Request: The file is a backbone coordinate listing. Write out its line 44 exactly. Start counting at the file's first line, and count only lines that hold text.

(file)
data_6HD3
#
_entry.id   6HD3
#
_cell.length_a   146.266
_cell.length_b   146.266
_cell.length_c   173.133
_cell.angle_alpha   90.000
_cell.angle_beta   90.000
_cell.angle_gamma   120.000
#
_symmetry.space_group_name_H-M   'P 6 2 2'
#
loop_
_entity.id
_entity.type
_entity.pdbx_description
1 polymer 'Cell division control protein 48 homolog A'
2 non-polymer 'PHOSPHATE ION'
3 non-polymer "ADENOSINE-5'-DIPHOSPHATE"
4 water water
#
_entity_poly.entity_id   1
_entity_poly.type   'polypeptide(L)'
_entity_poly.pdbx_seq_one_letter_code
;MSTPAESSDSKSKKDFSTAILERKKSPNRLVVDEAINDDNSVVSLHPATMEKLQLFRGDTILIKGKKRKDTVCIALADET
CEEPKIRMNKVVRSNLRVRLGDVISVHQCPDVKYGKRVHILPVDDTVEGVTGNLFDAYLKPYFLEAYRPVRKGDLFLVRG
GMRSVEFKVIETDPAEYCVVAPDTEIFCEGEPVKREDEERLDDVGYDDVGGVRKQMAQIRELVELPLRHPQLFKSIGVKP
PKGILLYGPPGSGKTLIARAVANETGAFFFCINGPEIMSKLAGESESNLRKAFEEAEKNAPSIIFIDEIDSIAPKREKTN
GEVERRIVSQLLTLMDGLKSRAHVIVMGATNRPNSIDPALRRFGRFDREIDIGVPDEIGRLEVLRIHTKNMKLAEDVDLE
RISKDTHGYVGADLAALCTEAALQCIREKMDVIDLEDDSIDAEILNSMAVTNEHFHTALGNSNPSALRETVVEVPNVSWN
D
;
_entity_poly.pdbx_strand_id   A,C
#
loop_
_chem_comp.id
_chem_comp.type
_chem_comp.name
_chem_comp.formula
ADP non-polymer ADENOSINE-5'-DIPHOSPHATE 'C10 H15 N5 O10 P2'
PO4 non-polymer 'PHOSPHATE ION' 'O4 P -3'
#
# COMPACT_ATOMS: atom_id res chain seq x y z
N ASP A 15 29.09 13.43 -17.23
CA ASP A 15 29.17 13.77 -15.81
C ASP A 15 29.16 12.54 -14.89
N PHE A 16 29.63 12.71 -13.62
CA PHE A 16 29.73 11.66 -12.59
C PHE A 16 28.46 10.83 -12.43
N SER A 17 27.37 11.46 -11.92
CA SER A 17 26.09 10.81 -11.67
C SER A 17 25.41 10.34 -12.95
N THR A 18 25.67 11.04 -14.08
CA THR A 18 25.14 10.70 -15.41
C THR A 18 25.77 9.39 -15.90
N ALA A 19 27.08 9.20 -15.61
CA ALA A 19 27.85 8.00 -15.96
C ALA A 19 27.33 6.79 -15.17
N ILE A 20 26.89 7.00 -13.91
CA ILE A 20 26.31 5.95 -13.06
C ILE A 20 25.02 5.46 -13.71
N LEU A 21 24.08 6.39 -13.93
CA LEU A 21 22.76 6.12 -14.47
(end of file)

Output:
# COMPACT_ATOMS: atom_id res chain seq x y z